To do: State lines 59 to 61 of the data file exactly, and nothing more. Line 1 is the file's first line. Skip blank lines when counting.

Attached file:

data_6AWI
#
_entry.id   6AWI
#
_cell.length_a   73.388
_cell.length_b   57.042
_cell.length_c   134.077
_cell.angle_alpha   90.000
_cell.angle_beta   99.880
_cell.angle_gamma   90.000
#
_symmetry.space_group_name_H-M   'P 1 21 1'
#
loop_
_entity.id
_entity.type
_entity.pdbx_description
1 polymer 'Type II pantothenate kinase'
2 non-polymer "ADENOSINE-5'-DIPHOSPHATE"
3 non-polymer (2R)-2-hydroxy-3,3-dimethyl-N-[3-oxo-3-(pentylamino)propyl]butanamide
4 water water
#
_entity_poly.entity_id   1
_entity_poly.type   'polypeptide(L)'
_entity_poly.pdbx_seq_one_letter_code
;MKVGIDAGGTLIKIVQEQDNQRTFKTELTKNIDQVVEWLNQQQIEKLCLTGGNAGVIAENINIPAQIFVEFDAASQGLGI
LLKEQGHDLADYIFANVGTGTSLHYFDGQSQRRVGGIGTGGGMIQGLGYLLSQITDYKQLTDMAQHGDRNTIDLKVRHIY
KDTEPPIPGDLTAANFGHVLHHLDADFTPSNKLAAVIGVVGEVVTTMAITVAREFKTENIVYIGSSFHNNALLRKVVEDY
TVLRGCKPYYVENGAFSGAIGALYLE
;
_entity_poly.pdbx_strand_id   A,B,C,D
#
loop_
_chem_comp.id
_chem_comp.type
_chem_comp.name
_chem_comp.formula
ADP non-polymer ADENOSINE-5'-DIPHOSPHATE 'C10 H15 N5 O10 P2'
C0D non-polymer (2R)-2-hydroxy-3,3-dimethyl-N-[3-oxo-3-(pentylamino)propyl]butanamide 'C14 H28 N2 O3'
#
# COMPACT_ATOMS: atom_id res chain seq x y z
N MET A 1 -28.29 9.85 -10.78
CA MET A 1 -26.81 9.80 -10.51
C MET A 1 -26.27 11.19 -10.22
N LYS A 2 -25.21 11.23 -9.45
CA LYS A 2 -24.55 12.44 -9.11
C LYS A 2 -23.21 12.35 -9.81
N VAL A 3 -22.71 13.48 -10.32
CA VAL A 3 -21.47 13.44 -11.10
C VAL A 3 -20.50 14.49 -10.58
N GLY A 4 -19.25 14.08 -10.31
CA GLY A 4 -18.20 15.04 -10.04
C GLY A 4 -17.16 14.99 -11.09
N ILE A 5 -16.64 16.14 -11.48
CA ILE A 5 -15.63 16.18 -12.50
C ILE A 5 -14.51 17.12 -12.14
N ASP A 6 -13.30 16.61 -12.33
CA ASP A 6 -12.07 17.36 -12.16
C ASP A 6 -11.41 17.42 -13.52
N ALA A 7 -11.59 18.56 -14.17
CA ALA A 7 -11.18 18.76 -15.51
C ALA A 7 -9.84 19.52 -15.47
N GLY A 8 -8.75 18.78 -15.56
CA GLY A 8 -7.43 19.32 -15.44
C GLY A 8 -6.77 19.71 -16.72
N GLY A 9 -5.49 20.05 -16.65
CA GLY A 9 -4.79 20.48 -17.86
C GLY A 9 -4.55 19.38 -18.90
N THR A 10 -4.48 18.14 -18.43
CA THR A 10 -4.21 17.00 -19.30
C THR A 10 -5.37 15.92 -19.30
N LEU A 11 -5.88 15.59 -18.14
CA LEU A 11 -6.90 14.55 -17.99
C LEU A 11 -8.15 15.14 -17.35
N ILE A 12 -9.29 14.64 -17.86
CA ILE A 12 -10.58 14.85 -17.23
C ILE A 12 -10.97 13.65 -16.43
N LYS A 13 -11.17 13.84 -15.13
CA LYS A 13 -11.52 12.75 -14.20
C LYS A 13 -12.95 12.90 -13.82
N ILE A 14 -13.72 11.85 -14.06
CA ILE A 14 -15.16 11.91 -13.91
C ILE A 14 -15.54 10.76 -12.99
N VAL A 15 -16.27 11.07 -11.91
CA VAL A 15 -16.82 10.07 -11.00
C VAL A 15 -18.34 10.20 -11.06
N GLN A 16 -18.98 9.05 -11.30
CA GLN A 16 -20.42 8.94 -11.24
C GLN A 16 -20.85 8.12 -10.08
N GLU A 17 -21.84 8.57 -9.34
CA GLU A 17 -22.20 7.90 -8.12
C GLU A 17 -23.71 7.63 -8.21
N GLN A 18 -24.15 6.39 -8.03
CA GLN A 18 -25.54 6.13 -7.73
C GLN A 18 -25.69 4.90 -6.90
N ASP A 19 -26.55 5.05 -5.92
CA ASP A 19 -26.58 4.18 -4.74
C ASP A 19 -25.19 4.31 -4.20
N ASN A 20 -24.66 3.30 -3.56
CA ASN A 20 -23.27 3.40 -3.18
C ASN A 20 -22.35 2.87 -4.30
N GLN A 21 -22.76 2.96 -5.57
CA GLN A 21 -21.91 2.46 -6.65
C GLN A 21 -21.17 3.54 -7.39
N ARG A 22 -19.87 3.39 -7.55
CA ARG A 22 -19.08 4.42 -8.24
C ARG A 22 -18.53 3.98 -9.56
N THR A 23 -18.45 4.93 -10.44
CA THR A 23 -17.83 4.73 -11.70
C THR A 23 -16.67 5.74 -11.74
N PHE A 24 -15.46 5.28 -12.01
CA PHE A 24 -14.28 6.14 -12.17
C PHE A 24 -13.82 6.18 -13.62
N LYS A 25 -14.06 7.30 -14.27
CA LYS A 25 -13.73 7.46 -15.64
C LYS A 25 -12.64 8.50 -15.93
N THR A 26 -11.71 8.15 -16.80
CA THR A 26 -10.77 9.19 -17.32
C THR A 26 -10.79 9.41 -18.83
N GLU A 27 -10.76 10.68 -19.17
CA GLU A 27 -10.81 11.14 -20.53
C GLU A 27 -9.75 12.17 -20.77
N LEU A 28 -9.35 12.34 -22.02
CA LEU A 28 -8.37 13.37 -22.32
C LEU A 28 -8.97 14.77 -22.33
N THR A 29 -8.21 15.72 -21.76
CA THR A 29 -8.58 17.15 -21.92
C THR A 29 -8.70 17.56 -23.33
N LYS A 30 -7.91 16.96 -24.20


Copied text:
C ASP A 6 -11.41 17.42 -13.52
N ALA A 7 -11.59 18.56 -14.17
CA ALA A 7 -11.18 18.76 -15.51